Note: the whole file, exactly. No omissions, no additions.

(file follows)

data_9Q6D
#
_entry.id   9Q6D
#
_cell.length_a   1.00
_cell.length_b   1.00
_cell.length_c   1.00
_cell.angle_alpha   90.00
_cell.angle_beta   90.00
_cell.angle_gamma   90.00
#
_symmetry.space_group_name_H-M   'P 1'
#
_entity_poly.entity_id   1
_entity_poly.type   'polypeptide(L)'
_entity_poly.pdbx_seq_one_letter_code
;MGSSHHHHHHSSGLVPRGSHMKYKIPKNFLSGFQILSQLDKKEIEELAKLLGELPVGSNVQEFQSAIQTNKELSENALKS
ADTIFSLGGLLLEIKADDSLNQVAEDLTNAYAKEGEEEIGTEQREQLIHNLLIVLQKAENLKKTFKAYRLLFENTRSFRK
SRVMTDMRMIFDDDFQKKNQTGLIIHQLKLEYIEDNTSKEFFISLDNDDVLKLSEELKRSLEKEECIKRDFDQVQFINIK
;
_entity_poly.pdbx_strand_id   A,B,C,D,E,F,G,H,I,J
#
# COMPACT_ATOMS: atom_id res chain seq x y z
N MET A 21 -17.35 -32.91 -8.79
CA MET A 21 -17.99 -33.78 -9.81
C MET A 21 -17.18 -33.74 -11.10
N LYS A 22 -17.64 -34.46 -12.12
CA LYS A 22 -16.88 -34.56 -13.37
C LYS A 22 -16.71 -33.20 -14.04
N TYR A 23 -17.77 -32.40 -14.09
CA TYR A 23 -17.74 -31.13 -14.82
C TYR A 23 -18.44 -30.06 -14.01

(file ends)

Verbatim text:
data_9Q6D
#
_entry.id   9Q6D
#
_cell.length_a   1.00
_cell.length_b   1.00
_cell.length_c   1.00
_cell.angle_alpha   90.00
_cell.angle_beta   90.00
_cell.angle_gamma   90.00
#
_symmetry.space_group_name_H-M   'P 1'
#
_entity_poly.entity_id   1
_entity_poly.type   'polypeptide(L)'
_entity_poly.pdbx_seq_one_letter_code
;MGSSHHHHHHSSGLVPRGSHMKYKIPKNFLSGFQILSQLDKKEIEELAKLLGELPVGSNVQEFQSAIQTNKELSENALKS
ADTIFSLGGLLLEIKADDSLNQVAEDLTNAYAKEGEEEIGTEQREQLIHNLLIVLQKAENLKKTFKAYRLLFENTRSFRK
SRVMTDMRMIFDDDFQKKNQTGLIIHQLKLEYIEDNTSKEFFISLDNDDVLKLSEELKRSLEKEECIKRDFDQVQFINIK
;
_entity_poly.pdbx_strand_id   A,B,C,D,E,F,G,H,I,J
#
# COMPACT_ATOMS: atom_id res chain seq x y z
N MET A 21 -17.35 -32.91 -8.79
CA MET A 21 -17.99 -33.78 -9.81
C MET A 21 -17.18 -33.74 -11.10
N LYS A 22 -17.64 -34.46 -12.12
CA LYS A 22 -16.88 -34.56 -13.37
C LYS A 22 -16.71 -33.20 -14.04
N TYR A 23 -17.77 -32.40 -14.09
CA TYR A 23 -17.74 -31.13 -14.82
C TYR A 23 -18.44 -30.06 -14.01